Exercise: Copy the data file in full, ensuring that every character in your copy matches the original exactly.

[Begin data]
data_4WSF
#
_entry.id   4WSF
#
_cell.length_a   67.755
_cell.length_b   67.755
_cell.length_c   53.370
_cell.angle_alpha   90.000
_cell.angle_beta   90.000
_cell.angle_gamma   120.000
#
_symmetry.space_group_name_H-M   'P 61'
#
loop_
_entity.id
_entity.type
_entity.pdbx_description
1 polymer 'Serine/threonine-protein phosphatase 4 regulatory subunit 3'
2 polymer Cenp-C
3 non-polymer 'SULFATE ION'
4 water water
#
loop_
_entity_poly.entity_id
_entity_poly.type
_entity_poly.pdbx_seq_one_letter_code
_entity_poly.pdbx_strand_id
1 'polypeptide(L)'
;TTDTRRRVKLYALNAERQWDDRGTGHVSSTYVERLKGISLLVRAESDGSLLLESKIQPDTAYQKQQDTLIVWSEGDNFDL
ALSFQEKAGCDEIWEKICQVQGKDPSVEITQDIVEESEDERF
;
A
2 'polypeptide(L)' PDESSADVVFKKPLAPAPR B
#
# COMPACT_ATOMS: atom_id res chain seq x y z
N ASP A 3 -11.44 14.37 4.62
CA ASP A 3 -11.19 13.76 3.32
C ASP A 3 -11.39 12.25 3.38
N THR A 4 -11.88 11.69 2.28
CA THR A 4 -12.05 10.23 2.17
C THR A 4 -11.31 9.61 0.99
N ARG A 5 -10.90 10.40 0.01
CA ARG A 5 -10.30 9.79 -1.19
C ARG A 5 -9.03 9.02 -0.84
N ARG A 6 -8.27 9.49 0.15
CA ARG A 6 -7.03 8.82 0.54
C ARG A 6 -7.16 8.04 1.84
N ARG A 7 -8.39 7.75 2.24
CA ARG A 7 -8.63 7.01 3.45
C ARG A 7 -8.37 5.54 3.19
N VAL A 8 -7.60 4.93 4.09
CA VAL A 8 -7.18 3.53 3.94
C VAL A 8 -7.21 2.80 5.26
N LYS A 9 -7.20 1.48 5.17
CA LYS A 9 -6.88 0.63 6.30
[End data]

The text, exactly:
data_4WSF
#
_entry.id   4WSF
#
_cell.length_a   67.755
_cell.length_b   67.755
_cell.length_c   53.370
_cell.angle_alpha   90.000
_cell.angle_beta   90.000
_cell.angle_gamma   120.000
#
_symmetry.space_group_name_H-M   'P 61'
#
loop_
_entity.id
_entity.type
_entity.pdbx_description
1 polymer 'Serine/threonine-protein phosphatase 4 regulatory subunit 3'
2 polymer Cenp-C
3 non-polymer 'SULFATE ION'
4 water water
#
loop_
_entity_poly.entity_id
_entity_poly.type
_entity_poly.pdbx_seq_one_letter_code
_entity_poly.pdbx_strand_id
1 'polypeptide(L)'
;TTDTRRRVKLYALNAERQWDDRGTGHVSSTYVERLKGISLLVRAESDGSLLLESKIQPDTAYQKQQDTLIVWSEGDNFDL
ALSFQEKAGCDEIWEKICQVQGKDPSVEITQDIVEESEDERF
;
A
2 'polypeptide(L)' PDESSADVVFKKPLAPAPR B
#
# COMPACT_ATOMS: atom_id res chain seq x y z
N ASP A 3 -11.44 14.37 4.62
CA ASP A 3 -11.19 13.76 3.32
C ASP A 3 -11.39 12.25 3.38
N THR A 4 -11.88 11.69 2.28
CA THR A 4 -12.05 10.23 2.17
C THR A 4 -11.31 9.61 0.99
N ARG A 5 -10.90 10.40 0.01
CA ARG A 5 -10.30 9.79 -1.19
C ARG A 5 -9.03 9.02 -0.84
N ARG A 6 -8.27 9.49 0.15
CA ARG A 6 -7.03 8.82 0.54
C ARG A 6 -7.16 8.04 1.84
N ARG A 7 -8.39 7.75 2.24
CA ARG A 7 -8.63 7.01 3.45
C ARG A 7 -8.37 5.54 3.19
N VAL A 8 -7.60 4.93 4.09
CA VAL A 8 -7.18 3.53 3.94
C VAL A 8 -7.21 2.80 5.26
N LYS A 9 -7.20 1.48 5.17
CA LYS A 9 -6.88 0.63 6.30